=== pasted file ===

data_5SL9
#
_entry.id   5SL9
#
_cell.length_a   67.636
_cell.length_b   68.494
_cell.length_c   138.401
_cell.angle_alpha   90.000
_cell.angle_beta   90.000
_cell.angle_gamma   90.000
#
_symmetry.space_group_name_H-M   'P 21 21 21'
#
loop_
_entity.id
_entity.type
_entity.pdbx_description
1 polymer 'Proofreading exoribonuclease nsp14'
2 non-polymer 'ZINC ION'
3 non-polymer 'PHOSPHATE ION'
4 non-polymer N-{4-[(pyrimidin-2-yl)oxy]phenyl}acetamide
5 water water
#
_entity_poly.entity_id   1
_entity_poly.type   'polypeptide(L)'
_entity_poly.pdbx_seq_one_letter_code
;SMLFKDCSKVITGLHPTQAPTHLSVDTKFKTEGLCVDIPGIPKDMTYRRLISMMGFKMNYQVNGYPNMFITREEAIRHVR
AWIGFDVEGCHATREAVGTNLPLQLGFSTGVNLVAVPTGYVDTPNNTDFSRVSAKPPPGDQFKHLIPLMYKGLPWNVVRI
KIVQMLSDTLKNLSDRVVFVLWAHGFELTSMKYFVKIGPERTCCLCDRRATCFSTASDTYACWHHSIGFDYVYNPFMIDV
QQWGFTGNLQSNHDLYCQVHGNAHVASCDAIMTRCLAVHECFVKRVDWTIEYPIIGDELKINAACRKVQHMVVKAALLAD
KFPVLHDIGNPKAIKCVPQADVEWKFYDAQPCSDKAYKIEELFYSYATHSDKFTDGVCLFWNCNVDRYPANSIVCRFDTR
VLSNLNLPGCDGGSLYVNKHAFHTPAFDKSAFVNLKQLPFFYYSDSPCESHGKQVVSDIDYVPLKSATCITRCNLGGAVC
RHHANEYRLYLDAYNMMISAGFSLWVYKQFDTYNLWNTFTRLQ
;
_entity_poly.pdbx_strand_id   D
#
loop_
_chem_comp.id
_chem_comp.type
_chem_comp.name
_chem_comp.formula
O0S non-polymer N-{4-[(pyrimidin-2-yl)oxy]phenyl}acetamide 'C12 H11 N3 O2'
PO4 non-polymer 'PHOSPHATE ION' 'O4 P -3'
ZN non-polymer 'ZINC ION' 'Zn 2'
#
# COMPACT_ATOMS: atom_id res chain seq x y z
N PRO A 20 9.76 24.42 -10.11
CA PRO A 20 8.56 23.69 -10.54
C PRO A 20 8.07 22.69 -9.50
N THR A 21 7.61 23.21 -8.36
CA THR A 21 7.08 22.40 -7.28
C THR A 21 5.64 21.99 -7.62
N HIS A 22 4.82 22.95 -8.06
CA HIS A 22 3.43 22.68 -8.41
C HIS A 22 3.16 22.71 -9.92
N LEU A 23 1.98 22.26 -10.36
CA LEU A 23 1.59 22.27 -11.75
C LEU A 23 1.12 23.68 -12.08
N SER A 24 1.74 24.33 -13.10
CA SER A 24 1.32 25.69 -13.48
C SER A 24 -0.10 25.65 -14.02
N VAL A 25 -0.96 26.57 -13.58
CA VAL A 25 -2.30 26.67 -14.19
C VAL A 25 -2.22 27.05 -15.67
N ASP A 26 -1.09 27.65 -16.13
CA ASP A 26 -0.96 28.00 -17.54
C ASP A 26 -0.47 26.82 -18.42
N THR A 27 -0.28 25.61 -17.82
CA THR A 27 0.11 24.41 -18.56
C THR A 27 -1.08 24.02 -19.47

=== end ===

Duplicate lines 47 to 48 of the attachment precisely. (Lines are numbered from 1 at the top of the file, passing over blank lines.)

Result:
N PRO A 20 9.76 24.42 -10.11
CA PRO A 20 8.56 23.69 -10.54